Clinton-Peabody is one of the lowest-income, highest-need communities in the city, with an average median income of $7,200. Only about 30 percent of families have a working family member and more than 90 percent of households are headed by single mothers. Blue1647’s tech hub there provides basic computer skills for adults as well as entrepreneurship and coding curriculum for youth.
“I wanted to improve my typing skills since I haven’t typed since high school,” said Velva Danner, 51, who graduated from a Blue1647 class in February, “so when I do go out and look for a job, it’s going to help in the long run.” She had previously worked in food service and customer service, but was interested in taking the class so that she could develop her administrative skills. In addition to her training at Blue1647, Danner will be graduating from a separate financial literacy class being held on site this month.
“We have so many opportunities in information technology in this region,” said Stacey Fowler, the adult services and special projects manager at SLATE, “but the people with the skill sets to fill them are not here. We can’t grow our labor force until we start building opportunities and training. The center provides a fun, up-close introduction to IT.”
“For the adults, we want to make sure that we tackle the immediate computer needs and then slowly progress to the more advanced programs,” added Cambry, commenting on the St. Louis effort. “That doesn’t mean they won’t ever have digital skills, like coding, but it really gives us a chance to test where they are and prepare them for their immediate work environment and work needs.”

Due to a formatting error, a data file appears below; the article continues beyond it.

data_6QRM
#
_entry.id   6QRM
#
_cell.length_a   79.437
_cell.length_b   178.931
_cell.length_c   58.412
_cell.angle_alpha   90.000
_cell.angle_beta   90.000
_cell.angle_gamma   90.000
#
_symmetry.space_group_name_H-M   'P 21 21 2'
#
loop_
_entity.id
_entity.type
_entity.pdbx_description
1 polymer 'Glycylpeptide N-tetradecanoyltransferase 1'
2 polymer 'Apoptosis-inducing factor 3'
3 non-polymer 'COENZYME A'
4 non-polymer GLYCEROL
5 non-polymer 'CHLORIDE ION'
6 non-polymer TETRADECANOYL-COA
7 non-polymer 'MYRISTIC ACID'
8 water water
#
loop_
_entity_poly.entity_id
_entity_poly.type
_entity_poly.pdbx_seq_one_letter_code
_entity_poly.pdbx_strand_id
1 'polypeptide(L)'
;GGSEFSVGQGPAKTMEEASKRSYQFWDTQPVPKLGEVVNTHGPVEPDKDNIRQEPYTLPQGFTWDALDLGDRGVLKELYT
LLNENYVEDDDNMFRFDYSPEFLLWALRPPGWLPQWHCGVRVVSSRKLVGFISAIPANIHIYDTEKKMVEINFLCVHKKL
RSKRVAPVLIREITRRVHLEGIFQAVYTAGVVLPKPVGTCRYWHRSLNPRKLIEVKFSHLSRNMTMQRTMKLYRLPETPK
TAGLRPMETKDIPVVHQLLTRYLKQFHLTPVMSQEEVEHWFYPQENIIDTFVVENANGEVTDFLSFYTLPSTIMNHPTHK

Change doesn’t happen overnight
For youth, who are more likely to be digital natives, lessons involve app development, 3D printing, and graphic design. Cambry mentioned that the students started writing a newsletter about what they are learning in their classes, and it’s being circulated throughout the housing development. “We talk about changing the narrative. Now we have a distribution platform for that,” he said.
“All of this support and this micro-targeting is really starting to yield a lot of benefits,” he continued. “I’ve learned throughout this process that patience is important, but consistent programming with patience is even better.”
Since Blue1647’s headquarters opened in Chicago, Cambry has learned many lessons that are helping to shape the structure and the curriculum of the sites that he is continuing to open. Among them is that in each location he tries to employ as many instructors of color as possible. “It’s important for the students to see representation of themselves,” he said. “They need to see that. They have expressed that it’s important to them.”
And despite current statistics that show racial disparities in the innovation economy closing at a glacial pace—Ursula Burns stepping down as CEO of Xerox leaves no Black woman CEOs on the S&P 500, for example—Cambry sees his work as a process with long-term rewards: “The biggest thing we try to tell everyone is that it’s not magic. It’s not something that changes overnight. You can’t change 60 years of the cycle of poverty overnight. But I’m very optimistic. It’s a slow process that eventually builds upon itself. That’s how you start to change the narrative.”
Check out the rest of the June 2, 2016 America's Tomorrow: Equity is the Superior Growth Model issue.